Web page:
No training whatsoever. The only thing I'm going with is my basic knowledge of how to interact with dogs. Basically these are the techniques we are told to use:

If the dogs are getting into it, bang on the walls, bang the water-dishes together, or yell to get their attention. They also use spray bottles with water as aversives. There is generally 2 people on. One in the front office and one in the back with the dogs. Sometimes 3 if the owner comes in.

My current technique is just to whistle or clap and say "let's go for a walk" and then walk around the warehouse.
The dogs can't go in the crates when they're not being watched? Even if they're getting a lot of downtime that's still better than being unsupervised.

The techniques they told you aren't very good- they'll add to the energy and make dogs excited or scared. If there is a fight banging the water bowls on the ground can be a way to stop it- but it should be used sparingly. If you do it every time dogs get a little rough, intense, or snappy, they'll get used to the sound and it won't work to startle them out of a fight. I'm sure you've realized that, but that's just why I wouldn't use them.

Your technique is actually pretty good for redirecting dogs. I use that myself for different situations.

Another thing you could do is step between the dogs who are starting to get too rough and use your body to block them until they show a sign that they've calmed down a little- this could be sitting, looking at you, shaking off, walking away. I say "take a break" and they start to learn that when I say that it means "stop playing for a little and give yourself a chance to calm down." And then I reward them by letting them play again.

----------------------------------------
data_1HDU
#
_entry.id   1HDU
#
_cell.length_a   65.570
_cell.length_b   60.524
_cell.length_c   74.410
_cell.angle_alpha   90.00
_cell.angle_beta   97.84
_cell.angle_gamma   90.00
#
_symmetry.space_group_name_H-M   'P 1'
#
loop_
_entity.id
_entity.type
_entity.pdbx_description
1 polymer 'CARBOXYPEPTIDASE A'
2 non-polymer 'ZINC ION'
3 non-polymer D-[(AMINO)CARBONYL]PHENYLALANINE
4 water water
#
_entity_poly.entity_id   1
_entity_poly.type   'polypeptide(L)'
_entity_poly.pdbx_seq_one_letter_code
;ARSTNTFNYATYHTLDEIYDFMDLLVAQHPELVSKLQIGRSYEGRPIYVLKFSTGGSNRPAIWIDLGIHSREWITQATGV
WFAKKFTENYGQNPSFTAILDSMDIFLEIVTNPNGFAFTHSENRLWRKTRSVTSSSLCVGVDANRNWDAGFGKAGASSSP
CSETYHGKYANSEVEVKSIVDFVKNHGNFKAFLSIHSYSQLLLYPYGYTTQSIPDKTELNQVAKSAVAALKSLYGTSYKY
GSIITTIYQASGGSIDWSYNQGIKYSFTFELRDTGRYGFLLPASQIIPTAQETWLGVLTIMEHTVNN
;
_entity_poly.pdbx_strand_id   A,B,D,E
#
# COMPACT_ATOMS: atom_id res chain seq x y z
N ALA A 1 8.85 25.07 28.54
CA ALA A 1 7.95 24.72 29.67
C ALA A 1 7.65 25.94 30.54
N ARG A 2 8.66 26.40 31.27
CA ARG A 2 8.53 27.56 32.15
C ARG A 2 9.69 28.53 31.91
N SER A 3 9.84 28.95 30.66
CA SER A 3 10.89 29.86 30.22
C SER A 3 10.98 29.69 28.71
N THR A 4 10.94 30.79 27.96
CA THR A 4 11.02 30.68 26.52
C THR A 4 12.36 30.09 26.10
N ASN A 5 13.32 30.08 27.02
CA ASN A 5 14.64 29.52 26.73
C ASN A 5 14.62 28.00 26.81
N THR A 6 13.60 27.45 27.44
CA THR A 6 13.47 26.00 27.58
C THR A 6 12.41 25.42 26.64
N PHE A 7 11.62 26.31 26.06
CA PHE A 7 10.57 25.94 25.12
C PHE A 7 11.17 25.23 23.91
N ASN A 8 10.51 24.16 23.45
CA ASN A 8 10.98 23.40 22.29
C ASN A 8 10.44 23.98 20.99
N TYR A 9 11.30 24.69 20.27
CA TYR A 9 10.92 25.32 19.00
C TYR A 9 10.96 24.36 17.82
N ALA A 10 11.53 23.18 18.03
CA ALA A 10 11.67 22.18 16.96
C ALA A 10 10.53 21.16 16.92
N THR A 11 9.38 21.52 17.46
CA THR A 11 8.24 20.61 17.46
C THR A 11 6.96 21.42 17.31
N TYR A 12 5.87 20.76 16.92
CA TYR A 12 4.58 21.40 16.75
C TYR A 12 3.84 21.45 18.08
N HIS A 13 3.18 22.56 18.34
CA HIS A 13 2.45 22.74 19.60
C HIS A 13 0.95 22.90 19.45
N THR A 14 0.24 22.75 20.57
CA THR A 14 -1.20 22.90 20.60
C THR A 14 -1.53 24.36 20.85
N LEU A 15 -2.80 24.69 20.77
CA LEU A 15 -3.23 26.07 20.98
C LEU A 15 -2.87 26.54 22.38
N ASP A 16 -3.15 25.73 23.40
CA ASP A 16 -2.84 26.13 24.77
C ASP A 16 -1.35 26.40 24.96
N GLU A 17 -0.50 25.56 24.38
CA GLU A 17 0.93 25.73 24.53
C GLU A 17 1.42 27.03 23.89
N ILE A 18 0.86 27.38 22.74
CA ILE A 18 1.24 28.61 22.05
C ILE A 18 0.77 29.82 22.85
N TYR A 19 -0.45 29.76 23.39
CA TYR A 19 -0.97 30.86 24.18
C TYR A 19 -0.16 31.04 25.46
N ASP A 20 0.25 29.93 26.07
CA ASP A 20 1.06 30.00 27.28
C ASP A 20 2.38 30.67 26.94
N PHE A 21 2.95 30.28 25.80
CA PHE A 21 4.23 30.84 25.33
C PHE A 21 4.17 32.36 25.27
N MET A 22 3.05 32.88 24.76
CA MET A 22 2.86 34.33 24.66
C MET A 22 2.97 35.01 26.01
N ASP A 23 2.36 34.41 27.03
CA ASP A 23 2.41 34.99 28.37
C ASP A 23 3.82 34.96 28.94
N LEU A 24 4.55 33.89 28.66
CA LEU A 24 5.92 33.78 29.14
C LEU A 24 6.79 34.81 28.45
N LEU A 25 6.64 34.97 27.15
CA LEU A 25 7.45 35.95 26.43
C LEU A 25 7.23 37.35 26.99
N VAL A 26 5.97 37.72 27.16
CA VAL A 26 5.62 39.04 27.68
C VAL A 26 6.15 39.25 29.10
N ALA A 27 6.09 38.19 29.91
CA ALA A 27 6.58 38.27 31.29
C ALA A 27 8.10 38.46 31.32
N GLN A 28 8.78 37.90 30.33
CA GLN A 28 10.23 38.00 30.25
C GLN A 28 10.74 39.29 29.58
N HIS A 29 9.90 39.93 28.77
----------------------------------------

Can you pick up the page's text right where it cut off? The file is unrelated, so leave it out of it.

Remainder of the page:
Have they told you what to use the leads for/how to use them?

Another thing I like to do is go to dog parks and watch how the dogs interact and how those interactions work out. You can't really let these little experiments play out in a daycare when you're responsible for the health and safety of other people's dogs, but at the dog park it's all on the owners and you can watch which interactions lead to play and which lead to fights, look out for calming signals, etc.

I will send you some videos of exercises and drills to work with the dogs- unfortunately there aren't many videos online for exercises and group management and most of the ones that are online seem to be by balanced and dominance trainers (which sadly are the prevalent philosophies in many daycares). But there are a few good ones and you can modify some of the exercises for your own purposes.